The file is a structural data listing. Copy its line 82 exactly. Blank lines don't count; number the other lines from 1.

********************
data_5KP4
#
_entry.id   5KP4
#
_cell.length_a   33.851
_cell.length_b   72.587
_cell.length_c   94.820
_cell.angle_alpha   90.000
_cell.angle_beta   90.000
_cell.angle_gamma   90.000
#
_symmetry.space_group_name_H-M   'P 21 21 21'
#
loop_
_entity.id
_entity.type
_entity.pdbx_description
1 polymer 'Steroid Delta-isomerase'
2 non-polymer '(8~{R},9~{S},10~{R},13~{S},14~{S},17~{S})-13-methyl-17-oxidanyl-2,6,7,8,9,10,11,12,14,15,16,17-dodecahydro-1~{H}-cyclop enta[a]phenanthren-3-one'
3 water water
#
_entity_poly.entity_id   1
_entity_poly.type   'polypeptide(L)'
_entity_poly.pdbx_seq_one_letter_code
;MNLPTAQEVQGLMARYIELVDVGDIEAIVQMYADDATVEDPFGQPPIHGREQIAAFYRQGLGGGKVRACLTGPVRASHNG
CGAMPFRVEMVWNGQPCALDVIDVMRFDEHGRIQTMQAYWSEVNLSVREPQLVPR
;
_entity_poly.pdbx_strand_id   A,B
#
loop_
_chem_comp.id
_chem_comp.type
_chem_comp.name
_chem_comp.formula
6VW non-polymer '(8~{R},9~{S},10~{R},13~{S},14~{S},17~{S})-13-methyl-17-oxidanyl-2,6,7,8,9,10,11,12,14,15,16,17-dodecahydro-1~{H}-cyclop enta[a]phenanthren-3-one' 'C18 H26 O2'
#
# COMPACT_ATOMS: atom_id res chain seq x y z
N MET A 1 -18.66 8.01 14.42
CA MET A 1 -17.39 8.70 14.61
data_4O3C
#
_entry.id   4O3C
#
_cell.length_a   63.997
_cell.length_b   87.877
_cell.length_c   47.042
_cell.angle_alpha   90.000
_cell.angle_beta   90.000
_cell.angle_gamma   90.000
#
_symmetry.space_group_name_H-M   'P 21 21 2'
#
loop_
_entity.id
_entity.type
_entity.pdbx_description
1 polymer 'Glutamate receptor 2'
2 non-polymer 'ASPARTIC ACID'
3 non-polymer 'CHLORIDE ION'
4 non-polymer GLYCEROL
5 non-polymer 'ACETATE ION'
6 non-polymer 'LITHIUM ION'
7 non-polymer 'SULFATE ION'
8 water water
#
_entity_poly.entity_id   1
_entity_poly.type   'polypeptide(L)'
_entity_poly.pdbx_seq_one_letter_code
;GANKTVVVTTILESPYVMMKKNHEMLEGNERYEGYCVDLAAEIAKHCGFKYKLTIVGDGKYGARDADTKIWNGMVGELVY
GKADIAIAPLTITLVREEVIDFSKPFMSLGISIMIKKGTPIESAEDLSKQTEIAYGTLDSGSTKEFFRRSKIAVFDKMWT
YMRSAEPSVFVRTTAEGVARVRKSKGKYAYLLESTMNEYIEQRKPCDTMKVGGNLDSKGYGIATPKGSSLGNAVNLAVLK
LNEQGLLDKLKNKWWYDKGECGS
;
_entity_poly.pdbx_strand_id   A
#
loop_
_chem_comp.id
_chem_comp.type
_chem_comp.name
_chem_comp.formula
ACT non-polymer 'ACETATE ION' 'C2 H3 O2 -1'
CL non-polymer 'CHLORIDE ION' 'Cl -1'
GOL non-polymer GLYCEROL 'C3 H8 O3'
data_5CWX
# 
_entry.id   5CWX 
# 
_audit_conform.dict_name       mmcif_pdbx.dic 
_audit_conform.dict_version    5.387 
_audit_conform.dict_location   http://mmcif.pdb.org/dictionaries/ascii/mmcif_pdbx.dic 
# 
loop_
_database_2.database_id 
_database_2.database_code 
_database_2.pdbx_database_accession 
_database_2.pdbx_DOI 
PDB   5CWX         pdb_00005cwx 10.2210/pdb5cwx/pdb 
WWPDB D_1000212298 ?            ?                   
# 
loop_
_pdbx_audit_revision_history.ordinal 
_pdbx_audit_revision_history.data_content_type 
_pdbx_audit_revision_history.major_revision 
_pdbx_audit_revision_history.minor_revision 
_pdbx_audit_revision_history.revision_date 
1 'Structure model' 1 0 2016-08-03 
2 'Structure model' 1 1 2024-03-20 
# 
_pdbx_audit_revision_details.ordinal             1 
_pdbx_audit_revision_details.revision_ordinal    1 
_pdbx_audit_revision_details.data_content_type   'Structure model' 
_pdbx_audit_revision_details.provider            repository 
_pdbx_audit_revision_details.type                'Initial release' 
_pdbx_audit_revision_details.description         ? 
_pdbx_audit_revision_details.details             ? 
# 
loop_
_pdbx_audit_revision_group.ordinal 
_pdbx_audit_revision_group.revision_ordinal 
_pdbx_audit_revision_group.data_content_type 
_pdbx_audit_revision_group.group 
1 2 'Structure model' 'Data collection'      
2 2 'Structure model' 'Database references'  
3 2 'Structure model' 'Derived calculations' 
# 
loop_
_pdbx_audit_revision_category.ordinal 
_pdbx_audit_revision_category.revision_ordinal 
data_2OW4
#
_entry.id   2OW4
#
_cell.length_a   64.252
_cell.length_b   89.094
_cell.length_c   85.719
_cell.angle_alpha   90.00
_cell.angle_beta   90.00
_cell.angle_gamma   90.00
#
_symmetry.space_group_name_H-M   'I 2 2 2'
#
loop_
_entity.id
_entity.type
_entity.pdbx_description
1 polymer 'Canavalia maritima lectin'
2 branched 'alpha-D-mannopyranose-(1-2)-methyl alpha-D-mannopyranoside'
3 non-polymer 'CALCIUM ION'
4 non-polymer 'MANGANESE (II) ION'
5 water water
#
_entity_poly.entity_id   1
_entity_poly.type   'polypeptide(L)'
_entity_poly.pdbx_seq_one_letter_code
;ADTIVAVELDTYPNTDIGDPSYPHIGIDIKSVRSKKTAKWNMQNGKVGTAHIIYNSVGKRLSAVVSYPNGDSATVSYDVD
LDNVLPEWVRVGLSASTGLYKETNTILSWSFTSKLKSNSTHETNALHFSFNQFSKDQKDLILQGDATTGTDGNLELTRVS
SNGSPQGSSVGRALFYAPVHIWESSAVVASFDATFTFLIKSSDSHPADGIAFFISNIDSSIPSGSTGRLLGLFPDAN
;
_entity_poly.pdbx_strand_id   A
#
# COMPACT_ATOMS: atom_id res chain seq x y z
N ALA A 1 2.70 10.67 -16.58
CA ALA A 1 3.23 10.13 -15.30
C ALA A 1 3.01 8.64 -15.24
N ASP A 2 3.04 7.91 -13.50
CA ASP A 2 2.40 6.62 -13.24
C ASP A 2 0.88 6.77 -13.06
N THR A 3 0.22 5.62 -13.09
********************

CL non-polymer 'CHLORIDE ION' 'Cl -1'